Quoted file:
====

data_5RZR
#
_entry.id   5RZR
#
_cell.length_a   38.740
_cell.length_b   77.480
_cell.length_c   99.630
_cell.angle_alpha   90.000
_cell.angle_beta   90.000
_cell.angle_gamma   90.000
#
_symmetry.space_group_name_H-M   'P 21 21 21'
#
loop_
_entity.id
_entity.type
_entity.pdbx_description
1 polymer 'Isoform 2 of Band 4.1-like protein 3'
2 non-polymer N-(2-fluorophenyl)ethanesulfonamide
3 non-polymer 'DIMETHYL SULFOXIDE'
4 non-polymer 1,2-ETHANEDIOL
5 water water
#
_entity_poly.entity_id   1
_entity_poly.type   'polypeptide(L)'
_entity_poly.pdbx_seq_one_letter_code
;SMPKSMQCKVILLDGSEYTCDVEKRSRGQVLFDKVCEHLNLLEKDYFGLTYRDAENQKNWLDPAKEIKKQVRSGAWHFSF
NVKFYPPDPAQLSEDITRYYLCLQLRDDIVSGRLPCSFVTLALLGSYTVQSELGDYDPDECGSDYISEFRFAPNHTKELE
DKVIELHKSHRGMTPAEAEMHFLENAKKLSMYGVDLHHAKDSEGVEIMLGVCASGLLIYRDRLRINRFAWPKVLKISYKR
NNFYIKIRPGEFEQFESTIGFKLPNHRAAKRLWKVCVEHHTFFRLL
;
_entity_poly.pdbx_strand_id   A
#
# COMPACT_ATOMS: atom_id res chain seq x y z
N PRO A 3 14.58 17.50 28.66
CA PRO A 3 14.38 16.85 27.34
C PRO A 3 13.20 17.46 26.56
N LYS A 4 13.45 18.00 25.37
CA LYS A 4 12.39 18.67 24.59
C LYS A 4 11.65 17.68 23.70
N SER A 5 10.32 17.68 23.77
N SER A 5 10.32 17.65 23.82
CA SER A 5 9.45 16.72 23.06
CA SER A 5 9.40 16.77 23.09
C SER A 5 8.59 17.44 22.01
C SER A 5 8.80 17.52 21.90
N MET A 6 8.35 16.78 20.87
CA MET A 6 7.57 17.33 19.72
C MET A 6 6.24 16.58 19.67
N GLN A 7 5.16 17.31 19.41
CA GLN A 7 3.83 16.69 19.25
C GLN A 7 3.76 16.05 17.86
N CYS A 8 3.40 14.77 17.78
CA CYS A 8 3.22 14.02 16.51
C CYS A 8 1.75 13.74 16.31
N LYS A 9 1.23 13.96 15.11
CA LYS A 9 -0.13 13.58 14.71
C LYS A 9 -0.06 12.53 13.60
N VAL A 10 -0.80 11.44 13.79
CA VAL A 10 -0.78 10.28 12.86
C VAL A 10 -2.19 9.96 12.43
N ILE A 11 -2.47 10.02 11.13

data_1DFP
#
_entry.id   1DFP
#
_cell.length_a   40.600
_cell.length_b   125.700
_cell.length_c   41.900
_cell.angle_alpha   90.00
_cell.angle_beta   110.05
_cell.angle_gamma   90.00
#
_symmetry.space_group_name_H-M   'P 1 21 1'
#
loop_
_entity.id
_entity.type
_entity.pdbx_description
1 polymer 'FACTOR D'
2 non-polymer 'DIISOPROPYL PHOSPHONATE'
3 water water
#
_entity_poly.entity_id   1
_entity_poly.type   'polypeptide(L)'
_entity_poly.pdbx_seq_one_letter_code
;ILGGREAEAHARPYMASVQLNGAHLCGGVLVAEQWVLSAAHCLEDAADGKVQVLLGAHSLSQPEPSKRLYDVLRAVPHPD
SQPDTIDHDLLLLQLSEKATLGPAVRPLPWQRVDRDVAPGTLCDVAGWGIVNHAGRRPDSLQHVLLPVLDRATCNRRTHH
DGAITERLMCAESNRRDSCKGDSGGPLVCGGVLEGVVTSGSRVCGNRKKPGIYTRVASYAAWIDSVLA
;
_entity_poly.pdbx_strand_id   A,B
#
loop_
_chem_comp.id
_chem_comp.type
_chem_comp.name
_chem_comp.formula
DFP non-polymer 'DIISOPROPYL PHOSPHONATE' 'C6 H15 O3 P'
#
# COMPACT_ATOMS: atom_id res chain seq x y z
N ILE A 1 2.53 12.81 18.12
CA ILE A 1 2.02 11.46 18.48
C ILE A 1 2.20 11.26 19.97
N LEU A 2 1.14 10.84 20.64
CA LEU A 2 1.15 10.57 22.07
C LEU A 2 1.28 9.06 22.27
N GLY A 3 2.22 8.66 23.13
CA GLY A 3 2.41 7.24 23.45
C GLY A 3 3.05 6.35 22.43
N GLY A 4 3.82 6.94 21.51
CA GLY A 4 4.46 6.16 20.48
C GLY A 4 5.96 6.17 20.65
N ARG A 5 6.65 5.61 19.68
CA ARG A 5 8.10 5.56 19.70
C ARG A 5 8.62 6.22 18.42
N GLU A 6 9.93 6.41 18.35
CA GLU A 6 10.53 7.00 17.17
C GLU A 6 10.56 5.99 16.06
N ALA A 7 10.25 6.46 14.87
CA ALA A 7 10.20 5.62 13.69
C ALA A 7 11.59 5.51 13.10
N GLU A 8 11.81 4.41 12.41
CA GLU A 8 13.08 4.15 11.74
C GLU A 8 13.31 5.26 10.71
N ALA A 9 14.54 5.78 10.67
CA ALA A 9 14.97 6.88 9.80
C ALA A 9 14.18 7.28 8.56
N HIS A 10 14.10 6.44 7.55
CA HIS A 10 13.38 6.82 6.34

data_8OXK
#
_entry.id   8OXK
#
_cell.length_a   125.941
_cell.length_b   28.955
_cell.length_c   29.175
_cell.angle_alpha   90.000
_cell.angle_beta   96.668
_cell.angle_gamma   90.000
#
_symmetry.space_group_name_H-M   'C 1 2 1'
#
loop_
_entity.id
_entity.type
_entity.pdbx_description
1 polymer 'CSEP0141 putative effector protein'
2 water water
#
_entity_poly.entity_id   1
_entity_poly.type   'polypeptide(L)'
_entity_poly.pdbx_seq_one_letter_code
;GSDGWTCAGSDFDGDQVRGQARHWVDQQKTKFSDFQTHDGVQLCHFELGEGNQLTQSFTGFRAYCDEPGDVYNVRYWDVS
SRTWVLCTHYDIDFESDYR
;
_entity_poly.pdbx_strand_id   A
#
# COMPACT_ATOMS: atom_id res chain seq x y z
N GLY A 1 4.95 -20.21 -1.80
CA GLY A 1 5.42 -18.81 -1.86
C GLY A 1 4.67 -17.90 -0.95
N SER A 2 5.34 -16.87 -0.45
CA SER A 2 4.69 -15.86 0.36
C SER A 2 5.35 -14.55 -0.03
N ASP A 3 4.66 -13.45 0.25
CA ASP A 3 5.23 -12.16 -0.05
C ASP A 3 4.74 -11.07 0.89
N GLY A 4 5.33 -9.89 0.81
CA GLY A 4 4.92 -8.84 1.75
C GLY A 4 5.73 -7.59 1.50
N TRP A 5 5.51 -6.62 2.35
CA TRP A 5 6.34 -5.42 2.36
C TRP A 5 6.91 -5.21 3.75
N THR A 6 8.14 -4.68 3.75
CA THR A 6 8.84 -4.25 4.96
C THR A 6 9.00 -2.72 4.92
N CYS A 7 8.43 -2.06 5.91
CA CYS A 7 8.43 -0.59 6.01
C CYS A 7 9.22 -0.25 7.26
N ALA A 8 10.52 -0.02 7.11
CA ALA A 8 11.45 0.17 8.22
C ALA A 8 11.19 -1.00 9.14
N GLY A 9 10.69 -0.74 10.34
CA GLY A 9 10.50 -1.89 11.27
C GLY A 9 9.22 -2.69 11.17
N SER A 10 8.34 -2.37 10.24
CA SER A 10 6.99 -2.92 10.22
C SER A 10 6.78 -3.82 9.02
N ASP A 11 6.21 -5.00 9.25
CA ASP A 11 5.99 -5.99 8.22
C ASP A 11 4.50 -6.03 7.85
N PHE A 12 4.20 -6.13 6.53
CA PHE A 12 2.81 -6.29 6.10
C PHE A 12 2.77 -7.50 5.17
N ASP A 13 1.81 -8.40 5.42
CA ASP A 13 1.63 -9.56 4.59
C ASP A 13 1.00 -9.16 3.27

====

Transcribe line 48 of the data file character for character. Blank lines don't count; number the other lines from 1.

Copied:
CA MET A 6 7.57 17.33 19.72